The first of a new class of drugs for cancer is showing promise in patients with inherited forms of the disease, researchers report.

Called olaparib, the new drug comes in pill form and targets cancer cells caused by the faulty BRCA1 or BRCA2 genes, which affects around 1,500 of the nearly 46,000 women diagnosed with breast cancer in the UK each year.

Women who inherit one of the abnormal genes have about a 60 per cent risk of developing breast cancer. They also sharply increase the risk of ovarian cancer, and of other cancers including cervical, uterine and bowel cancer. Although only a small group of patients are affected by the BRCA genes, the drugs have been shown in the laboratory to have potential benefits for a wider range of cancer types that share similar characteristics.

Results from two early stage studies published in The Lancet show that olaparib significantly reduced the size of tumours in over 40 per cent of women with advanced breast cancer given the highest dose, and over 33 per cent of those with advanced ovarian cancer. In both cases tumours were prevented from progressing for an average of six months.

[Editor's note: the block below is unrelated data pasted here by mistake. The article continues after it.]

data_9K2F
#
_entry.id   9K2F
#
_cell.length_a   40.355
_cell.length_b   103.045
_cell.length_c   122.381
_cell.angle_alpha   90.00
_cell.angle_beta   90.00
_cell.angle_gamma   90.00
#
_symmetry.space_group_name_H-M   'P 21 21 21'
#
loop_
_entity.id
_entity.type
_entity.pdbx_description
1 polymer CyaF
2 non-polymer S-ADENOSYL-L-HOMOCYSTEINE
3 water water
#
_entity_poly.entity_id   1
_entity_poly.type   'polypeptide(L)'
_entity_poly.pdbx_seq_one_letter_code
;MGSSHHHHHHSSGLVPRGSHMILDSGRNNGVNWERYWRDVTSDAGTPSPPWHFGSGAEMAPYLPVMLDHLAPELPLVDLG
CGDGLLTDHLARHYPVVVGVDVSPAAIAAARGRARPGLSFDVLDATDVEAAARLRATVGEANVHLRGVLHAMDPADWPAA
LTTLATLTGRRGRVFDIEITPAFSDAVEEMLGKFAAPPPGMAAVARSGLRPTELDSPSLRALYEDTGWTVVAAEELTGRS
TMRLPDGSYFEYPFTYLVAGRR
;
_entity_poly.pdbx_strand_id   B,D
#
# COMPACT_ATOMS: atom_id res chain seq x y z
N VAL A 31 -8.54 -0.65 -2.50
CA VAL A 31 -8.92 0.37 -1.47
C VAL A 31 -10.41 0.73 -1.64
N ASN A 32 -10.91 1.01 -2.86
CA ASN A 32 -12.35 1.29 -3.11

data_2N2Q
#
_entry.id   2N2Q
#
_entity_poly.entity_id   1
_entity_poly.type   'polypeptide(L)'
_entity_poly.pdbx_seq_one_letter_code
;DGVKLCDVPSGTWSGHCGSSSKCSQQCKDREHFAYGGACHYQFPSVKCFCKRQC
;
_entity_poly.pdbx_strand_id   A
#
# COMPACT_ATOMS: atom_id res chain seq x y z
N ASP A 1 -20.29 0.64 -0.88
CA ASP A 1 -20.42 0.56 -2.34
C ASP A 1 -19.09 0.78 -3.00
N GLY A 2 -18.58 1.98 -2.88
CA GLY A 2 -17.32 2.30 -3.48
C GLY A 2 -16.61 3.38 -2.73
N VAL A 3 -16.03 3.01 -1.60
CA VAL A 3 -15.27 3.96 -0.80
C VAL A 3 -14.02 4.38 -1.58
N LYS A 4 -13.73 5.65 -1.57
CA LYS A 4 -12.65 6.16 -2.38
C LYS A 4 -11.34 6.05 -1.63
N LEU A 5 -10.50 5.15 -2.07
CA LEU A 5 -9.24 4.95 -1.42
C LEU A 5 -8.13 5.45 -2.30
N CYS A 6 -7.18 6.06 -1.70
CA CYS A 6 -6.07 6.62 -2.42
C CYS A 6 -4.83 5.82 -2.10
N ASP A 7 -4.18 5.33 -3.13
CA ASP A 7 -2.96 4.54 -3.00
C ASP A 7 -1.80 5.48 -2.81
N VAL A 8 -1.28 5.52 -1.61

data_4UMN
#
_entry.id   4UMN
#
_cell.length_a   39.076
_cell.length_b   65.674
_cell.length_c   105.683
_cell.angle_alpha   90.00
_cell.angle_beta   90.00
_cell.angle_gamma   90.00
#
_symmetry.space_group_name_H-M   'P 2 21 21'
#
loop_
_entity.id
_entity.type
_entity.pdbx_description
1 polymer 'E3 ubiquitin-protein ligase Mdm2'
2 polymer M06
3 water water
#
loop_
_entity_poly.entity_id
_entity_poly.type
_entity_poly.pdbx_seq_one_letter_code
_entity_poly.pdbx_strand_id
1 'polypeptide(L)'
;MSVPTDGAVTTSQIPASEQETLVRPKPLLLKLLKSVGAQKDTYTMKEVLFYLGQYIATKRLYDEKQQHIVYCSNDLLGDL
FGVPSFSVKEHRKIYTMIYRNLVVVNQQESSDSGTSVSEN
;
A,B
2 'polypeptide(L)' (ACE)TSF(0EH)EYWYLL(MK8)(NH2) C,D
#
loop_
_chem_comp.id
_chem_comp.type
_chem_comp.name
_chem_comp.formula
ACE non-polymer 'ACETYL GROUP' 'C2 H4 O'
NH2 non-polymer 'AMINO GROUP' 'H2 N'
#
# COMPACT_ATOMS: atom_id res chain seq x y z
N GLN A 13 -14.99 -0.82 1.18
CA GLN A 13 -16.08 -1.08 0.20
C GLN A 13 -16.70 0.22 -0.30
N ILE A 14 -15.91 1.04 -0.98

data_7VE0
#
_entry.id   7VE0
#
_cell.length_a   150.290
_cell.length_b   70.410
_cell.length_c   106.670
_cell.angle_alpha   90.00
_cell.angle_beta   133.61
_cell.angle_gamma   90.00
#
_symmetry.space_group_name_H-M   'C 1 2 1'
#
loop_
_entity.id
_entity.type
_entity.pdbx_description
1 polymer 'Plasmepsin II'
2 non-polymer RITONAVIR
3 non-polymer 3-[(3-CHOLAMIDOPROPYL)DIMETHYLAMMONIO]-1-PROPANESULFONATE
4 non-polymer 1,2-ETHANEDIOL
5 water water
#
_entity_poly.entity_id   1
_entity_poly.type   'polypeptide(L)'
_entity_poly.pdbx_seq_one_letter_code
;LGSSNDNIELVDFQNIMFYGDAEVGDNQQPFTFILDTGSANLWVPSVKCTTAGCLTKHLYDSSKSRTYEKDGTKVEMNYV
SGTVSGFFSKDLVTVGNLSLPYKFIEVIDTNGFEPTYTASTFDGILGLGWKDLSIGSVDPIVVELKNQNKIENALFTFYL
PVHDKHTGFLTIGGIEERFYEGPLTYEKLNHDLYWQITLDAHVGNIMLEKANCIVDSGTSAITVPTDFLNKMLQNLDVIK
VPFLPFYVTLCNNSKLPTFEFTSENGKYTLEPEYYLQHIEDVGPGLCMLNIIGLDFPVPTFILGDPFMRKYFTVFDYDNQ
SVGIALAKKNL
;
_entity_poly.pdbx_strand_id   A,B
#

Andrew Tutt, director of the Breakthrough Breast Cancer Research Unit at King's College London, who led the breast cancer study, said: "It was remarkable to see that olaparib benefited women with advanced breast and ovarian cancer who had already been treated with several different chemotherapy drugs. However, this drug is at an early stage of development, and further clinical trials will be required."

In a separate study, researchers have found that men who carry a faulty copy of the BRCA2 gene have a one in 15 chance of developing breast cancer by the time they are 70. Breast cancer is rare in men, with about 300 cases in Britain each year compared with more than 45,000 among women. But the lifetime risk among men with a faulty BRCA2 gene is 8.4 per cent by the age of 80, the researchers say in the Journal of Medical Genetics.